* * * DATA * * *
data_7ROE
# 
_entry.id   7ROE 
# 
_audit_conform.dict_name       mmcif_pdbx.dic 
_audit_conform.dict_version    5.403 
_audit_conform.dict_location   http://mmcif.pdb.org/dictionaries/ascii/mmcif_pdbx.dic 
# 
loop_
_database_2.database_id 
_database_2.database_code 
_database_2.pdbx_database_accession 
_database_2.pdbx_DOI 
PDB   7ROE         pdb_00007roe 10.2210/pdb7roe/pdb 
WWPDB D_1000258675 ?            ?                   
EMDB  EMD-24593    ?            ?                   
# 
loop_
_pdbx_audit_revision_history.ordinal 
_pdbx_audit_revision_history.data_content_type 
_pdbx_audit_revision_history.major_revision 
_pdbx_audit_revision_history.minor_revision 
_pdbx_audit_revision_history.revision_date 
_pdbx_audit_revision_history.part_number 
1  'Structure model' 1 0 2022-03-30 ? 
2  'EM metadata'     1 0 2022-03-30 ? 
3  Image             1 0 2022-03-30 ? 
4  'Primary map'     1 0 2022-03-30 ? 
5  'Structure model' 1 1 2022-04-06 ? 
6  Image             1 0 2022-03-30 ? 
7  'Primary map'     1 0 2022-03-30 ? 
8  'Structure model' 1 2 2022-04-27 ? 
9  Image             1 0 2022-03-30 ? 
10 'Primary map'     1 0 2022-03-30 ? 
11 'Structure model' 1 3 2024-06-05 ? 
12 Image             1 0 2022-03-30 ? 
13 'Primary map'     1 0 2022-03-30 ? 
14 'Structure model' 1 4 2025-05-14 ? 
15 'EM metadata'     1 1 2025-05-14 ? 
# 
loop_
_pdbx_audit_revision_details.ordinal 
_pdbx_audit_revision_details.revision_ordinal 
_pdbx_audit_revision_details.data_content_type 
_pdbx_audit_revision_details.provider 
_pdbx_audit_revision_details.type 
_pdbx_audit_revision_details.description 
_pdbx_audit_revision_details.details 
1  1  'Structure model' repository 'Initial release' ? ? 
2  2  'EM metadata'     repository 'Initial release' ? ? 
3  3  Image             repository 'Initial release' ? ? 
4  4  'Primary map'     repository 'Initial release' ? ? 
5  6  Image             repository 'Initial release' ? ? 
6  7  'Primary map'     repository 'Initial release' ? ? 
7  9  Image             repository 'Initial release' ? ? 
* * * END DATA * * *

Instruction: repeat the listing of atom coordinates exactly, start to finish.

data_7ROE
# 
_entry.id   7ROE 
# 
_audit_conform.dict_name       mmcif_pdbx.dic 
_audit_conform.dict_version    5.403 
_audit_conform.dict_location   http://mmcif.pdb.org/dictionaries/ascii/mmcif_pdbx.dic 
# 
loop_
_database_2.database_id 
_database_2.database_code 
_database_2.pdbx_database_accession 
_database_2.pdbx_DOI 
PDB   7ROE         pdb_00007roe 10.2210/pdb7roe/pdb 
WWPDB D_1000258675 ?            ?                   
EMDB  EMD-24593    ?            ?                   
# 
loop_
_pdbx_audit_revision_history.ordinal 
_pdbx_audit_revision_history.data_content_type 
_pdbx_audit_revision_history.major_revision 
_pdbx_audit_revision_history.minor_revision 
_pdbx_audit_revision_history.revision_date 
_pdbx_audit_revision_history.part_number 
1  'Structure model' 1 0 2022-03-30 ? 
2  'EM metadata'     1 0 2022-03-30 ? 
3  Image             1 0 2022-03-30 ? 
4  'Primary map'     1 0 2022-03-30 ? 
5  'Structure model' 1 1 2022-04-06 ? 
6  Image             1 0 2022-03-30 ? 
7  'Primary map'     1 0 2022-03-30 ? 
8  'Structure model' 1 2 2022-04-27 ? 
9  Image             1 0 2022-03-30 ? 
10 'Primary map'     1 0 2022-03-30 ? 
11 'Structure model' 1 3 2024-06-05 ? 
12 Image             1 0 2022-03-30 ? 
13 'Primary map'     1 0 2022-03-30 ? 
14 'Structure model' 1 4 2025-05-14 ? 
15 'EM metadata'     1 1 2025-05-14 ? 
# 
loop_
_pdbx_audit_revision_details.ordinal 
_pdbx_audit_revision_details.revision_ordinal 
_pdbx_audit_revision_details.data_content_type 
_pdbx_audit_revision_details.provider 
_pdbx_audit_revision_details.type 
_pdbx_audit_revision_details.description 
_pdbx_audit_revision_details.details 
1  1  'Structure model' repository 'Initial release' ? ? 
2  2  'EM metadata'     repository 'Initial release' ? ? 
3  3  Image             repository 'Initial release' ? ? 
4  4  'Primary map'     repository 'Initial release' ? ? 
5  6  Image             repository 'Initial release' ? ? 
6  7  'Primary map'     repository 'Initial release' ? ? 
7  9  Image             repository 'Initial release' ? ? 